Accordingly, through use of exemplary embodiments of ICE computing 100, the amount and composition of the gas phase and water phase of multiphase fluid 106 of wellbore 12 may be constantly monitored. Referring back to FIG. 1, the resulting fluid characteristic data, along with the fluid pressure data generated by pressure sensor module 24, are then transmitted via communication links 30a,b to a remote signal processing terminal (not shown), whereby bottom hole pressures may be determined. As will be understood by those ordinarily skilled in the art having the benefit of this disclosure, the remote signal processor will then perform a bottom hole pressure determination algorithm that converts the surface fluid pressure data into bottom hole pressures using mathematical equations (Cullender and Smith, for example), Equation of State (“EOS”) computations and the real-time fluid characteristic data. There are a variety of other bottom hole pressure determination algorithms that may be used including, for example, the software algorithm embodied within the SPIDR® platform, commercially offered through the Assignee of the present invention, Halliburton Energy Services, Company of Houston, Tex. Alternatively, however, other bottom hole pressure determination algorithms may also be utilized without departing from the scope of the present invention.

In certain exemplary embodiments, the bottom hole pressure computations may be conducted within pressure sensor module 24 or ICE computing device 100. In such embodiments, a signal processor will be located on-board pressure sensor module 24 or ICE computing device 100 to perform the necessary computations. Thereafter, the resultant data may then be communicated remotely as previously described herein. FIG. 3 is a flow chart of a method 300 for converting surface fluid pressure to bottom hole pressure according to certain exemplary methodologies of the present invention. With reference to FIG. 1 also, wellbore fluid is communicated through conduit 26 to pressure sensor module 24 and ICE computing device 100, at block 302. Pressure conduit 26 may be continuously coupled to BOP 20 via a port such it remains statically open. Alternatively, conduit 26 may be equipped with a suitable valve which may be open/closed selectively. At block 304, the surface fluid pressure of the wellbore fluid is determined using pressure sensor module 24 in hydraulic connection with the fluid traveling through conduit 26. At block 306, one or more wellbore fluid characteristics are determined using ICE computing device 100. In certain embodiments, the determination of the fluid characteristic is performed in real-time. In addition, the determination of the fluid characteristic may be performed periodically or continuously. At block 308, bottom hole pressures are then determined using the surface fluid pressure and wellbore fluid characteristic data.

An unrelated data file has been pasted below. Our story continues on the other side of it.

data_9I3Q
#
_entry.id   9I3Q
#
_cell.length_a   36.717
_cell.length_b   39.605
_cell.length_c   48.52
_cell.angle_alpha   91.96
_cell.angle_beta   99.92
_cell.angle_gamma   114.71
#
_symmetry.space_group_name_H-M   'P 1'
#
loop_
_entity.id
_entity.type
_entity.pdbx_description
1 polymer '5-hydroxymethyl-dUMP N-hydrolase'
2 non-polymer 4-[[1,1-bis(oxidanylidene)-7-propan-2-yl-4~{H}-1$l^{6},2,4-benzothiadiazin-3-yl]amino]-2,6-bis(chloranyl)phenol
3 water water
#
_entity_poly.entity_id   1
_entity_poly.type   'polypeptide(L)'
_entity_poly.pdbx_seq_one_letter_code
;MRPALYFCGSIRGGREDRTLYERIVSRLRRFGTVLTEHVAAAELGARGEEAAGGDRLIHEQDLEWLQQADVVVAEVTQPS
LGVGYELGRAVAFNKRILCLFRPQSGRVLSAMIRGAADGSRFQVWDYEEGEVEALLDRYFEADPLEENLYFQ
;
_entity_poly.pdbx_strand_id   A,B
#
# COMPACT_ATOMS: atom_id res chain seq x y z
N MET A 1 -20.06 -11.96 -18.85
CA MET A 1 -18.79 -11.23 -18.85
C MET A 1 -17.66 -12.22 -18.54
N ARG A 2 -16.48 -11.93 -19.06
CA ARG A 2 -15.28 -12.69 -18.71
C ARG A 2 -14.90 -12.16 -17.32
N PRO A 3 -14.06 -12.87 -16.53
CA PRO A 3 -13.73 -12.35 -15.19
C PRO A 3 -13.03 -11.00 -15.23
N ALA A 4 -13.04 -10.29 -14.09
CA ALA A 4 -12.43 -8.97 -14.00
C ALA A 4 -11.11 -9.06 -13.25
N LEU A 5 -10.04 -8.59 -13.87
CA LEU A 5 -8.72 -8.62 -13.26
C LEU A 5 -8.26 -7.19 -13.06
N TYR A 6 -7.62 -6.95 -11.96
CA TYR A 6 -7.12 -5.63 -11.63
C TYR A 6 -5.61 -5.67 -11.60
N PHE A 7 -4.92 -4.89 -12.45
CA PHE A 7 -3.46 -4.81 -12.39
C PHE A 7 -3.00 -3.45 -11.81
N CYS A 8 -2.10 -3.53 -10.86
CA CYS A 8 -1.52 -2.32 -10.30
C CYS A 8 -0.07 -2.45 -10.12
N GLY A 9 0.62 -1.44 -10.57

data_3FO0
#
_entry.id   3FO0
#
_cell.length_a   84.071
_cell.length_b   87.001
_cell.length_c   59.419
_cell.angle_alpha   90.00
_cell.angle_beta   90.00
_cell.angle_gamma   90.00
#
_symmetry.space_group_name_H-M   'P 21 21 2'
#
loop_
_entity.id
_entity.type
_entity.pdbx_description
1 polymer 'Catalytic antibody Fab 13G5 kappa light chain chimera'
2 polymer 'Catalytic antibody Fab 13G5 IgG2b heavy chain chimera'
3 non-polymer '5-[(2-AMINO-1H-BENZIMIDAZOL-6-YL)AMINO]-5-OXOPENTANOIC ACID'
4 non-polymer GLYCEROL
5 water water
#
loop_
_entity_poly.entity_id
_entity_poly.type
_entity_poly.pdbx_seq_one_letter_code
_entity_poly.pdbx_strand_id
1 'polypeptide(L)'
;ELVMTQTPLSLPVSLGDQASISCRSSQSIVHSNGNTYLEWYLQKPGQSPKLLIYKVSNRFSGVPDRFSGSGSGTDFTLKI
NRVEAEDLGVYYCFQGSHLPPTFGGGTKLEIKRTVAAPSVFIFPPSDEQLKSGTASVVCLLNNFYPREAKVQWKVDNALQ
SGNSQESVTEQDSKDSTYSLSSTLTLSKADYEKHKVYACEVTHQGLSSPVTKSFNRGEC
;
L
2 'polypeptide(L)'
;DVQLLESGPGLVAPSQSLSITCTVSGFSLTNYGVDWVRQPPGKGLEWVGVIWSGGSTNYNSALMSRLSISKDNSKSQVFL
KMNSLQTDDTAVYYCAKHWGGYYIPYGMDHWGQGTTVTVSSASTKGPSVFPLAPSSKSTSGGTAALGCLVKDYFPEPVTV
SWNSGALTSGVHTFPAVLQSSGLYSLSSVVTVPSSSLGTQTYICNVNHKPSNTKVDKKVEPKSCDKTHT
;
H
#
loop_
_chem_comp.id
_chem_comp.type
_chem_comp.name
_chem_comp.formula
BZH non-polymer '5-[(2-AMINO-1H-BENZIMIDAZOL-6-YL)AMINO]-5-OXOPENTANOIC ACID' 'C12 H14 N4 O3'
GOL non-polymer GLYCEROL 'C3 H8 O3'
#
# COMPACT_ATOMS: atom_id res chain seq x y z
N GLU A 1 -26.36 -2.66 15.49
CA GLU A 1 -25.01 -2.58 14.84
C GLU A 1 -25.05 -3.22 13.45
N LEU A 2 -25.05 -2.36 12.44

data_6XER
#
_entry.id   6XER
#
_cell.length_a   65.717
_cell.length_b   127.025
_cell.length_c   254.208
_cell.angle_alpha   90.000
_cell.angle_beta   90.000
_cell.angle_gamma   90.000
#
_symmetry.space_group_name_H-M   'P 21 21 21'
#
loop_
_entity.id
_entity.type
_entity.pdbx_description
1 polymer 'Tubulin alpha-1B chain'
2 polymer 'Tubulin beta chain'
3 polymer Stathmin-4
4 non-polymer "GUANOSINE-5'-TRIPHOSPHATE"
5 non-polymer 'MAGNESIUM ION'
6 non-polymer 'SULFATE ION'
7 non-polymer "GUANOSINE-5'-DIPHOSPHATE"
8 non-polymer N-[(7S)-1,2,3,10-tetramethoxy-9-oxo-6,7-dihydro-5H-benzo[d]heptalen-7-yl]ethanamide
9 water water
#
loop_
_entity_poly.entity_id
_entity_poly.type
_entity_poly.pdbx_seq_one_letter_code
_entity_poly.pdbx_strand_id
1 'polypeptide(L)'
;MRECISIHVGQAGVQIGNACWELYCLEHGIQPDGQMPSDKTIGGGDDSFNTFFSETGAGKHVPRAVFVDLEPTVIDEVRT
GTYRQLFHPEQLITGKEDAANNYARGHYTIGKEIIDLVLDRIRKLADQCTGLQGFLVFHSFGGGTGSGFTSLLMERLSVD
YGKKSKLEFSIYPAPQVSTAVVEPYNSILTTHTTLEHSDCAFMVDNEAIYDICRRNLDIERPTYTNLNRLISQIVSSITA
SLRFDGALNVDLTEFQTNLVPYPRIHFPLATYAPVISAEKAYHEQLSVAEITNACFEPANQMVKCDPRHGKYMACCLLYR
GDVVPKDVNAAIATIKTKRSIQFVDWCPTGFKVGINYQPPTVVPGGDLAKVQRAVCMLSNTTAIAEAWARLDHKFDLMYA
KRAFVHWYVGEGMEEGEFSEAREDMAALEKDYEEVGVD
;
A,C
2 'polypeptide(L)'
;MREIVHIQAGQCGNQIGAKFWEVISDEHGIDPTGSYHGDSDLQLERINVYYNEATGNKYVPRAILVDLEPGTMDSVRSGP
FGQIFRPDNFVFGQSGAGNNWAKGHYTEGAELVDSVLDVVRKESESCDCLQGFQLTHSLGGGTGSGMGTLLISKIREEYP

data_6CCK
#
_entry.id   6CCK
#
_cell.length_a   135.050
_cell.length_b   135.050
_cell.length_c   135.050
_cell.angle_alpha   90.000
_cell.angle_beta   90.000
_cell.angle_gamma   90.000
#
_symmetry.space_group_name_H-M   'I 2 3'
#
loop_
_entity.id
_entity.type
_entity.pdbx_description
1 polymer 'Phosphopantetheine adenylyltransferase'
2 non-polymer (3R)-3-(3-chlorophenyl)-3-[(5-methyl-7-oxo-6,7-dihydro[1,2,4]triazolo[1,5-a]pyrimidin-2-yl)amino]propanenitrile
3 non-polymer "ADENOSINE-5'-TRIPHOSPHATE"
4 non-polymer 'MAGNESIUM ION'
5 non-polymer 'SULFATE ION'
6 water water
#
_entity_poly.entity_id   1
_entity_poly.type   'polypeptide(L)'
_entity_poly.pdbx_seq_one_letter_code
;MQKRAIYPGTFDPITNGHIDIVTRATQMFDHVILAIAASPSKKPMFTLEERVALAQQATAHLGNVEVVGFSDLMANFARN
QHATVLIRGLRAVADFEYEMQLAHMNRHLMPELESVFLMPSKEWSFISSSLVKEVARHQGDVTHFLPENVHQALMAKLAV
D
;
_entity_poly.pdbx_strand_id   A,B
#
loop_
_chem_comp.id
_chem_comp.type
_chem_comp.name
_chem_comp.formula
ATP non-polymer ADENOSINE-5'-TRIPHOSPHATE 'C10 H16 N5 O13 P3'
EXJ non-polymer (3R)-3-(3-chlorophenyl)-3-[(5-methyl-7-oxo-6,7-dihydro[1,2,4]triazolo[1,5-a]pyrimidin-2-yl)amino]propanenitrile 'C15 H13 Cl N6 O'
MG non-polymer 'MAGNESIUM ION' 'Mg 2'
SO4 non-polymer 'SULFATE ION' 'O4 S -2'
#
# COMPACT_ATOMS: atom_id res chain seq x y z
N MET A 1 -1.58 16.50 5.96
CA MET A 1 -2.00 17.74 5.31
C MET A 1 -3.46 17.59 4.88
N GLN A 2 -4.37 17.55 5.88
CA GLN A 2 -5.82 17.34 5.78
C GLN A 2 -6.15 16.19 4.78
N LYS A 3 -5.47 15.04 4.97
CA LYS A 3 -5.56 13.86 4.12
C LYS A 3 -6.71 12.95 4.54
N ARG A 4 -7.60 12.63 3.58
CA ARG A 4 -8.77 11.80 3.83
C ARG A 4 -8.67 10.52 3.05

Accordingly, the exemplary embodiments of well system 10 described herein utilize real-time wellbore fluid characteristic data to convert wellhead pressures to bottom hole pressures. Pressure transient analysis is the performed in order to derive numerous relevant reservoir parameters such as, for example, skin, permeability, and initial reservoir pressure, which may be applied in a variety of applications, such as, for example, build-up testing, injection fall-off testing, multiple rate testing, step rate testing, or well communication testing. In addition, the present invention may also be applied in stimulation planning and execution, package leakage testing and flow measurement testing. As a result, the accuracy of the computed bottom hole pressures is greatly increased, especially where condensates and black oils are present.